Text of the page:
Abortion and the Supreme Court’s Misguided Notions of ‘Autonomy’
EPPC Visiting Fellow Erika Bachiochi argues that, as the Supreme Court considers a challenge to Texas abortion laws, “it is high time that the Court abandon the fiction that abortion serves women’s dignity and equality.”

Academic Freedom in Conformist Times
EPPC Senior Fellow Roger Scruton reviews a new book that “shows how important historically academic freedom has been to the pursuit of knowledge, and examines the baleful consequences of the contemporary assault on truth and objectivity.”

The King of Tastelessness
EPPC Resident Scholar James Bowman surveys the coarsening of both media culture and political culture, and finds that “it is no accident that Mr. Trump comes to the task from the world of reality-TV — a world that has been built on the essential insight that, in the age of non-judgmentalism, every claim to moral authority, implicit or explicit, produces an equal and opposite counter-claim.”

Miss Marple and the Problem of Modern Identity
Agatha Christie’s famous amateur sleuth uses her knowledge of human nature to discern if people really are who they say they are — one of the central problems of modernity. In this essay from EPPC’s journal The New Atlantis, Alan Jacobs reflects on the differences between being known by one’s neighbors and being known by the state.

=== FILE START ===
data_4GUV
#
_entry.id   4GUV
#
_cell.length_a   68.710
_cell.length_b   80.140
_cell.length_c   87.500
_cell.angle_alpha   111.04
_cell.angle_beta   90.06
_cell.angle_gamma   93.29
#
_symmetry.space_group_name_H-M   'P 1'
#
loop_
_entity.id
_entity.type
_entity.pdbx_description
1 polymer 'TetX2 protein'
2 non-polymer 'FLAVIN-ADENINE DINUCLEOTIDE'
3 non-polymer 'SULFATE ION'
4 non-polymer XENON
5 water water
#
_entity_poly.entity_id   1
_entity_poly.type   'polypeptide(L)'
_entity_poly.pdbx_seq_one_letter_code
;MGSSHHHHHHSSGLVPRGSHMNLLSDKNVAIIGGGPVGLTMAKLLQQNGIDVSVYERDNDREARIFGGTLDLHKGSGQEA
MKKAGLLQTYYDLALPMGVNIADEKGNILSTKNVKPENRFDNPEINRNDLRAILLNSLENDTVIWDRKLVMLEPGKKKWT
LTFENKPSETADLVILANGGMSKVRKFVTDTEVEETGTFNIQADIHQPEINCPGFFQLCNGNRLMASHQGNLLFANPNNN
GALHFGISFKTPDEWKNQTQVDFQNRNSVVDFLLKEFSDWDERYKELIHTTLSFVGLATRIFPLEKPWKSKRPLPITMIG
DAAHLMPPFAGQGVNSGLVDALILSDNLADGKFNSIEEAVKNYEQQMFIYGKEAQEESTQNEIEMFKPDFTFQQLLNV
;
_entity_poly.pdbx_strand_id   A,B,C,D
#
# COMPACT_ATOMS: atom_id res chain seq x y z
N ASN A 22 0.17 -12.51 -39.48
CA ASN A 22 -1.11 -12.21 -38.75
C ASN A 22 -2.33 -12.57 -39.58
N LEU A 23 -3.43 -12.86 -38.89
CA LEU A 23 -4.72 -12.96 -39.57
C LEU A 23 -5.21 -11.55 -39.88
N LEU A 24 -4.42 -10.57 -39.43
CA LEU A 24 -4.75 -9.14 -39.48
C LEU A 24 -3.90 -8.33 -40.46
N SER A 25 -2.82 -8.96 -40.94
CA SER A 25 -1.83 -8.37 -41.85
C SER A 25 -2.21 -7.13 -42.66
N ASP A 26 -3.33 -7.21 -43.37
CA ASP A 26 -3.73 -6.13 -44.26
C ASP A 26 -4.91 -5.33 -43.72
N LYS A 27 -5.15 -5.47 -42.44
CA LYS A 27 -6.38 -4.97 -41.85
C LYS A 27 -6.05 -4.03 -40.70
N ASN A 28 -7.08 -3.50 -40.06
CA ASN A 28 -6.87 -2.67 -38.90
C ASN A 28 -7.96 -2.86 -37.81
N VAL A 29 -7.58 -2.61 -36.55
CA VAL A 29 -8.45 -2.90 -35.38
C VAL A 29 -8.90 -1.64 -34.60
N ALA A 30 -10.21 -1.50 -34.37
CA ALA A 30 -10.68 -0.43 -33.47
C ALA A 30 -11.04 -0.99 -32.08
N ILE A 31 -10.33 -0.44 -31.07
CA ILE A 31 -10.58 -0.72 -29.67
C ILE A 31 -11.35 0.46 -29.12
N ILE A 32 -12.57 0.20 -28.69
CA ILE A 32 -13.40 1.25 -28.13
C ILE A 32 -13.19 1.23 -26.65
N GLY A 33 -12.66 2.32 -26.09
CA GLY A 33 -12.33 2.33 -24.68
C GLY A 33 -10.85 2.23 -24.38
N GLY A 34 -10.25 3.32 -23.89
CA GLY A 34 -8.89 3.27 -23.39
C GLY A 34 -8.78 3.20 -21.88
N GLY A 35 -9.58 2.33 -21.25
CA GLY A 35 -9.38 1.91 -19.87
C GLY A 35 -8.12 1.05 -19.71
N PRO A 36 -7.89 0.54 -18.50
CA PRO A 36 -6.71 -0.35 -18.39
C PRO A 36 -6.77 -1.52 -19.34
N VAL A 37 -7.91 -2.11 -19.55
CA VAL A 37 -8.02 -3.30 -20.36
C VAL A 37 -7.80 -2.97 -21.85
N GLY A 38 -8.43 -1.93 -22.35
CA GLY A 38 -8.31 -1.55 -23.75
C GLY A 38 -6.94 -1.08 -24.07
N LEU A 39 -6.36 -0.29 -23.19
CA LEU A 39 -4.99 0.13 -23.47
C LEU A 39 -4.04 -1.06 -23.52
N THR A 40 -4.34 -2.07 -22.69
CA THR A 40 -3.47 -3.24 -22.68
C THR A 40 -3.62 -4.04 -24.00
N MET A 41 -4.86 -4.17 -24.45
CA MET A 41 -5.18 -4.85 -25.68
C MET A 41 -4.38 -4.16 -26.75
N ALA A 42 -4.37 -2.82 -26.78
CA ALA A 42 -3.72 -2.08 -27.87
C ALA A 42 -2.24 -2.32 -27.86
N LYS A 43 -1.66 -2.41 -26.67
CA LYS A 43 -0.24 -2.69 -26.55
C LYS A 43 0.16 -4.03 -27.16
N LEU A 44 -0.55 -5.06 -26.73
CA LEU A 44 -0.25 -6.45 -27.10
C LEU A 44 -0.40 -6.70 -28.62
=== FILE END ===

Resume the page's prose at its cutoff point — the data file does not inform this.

No, Rubio’s Plan Does Not Include an Individual Mandate
EPPC Senior Fellow James C. Capretta explains that “Senator Rubio’s embrace of tax credits for health insurance … shows he understands what it will take to actually dislodge Obamacare.”

Rebuilding a Marriage Culture in 21st-Century Black and Latino America
EPPC Senior Fellow Peter Wehner reviews a new book that discusses “the family revolution that has swept across the United States over the last half century” and that proposes solutions for restoring marriage in America, but Mr. Wehner reminds readers that “what is most required to revivify marriage is what is most beyond the power of government to do: reconfigure the order of our loves.”

Ukraine’s Greek Catholic Heroes
EPPC Distinguished Senior Fellow George Weigel defends leaders of the Ukrainian Greek Catholic Church who have been targeted by Russian propaganda that “has been pumped into the world in a steady stream of bilge reminiscent of what spewed out of Germany in the 1930s.”


The Original Understanding of the Role of Congress and How Far We’ve Drifted From It
In testimony before the House Judiciary Committee’s Task Force on Executive Overreach, EPPC Senior Fellow James C. Capretta reminds members that the “’power of the purse’ is arguably the most important power granted to Congress in the Constitution.”

The Birth, Death, and Resurrection of Economics
In a recent lecture delivered in Budapest, EPPC Lehrman Institute Fellow in Economics John D. Mueller offers a structural history of economics, discusses some of the practical applications of “neo-scholastic” economics, and considers the world view implicit in scholastic, classical and neoclassical economic theory. (See also Mr. Mueller’s remarks on the Hungarian translation of his book Redeeming Economics.)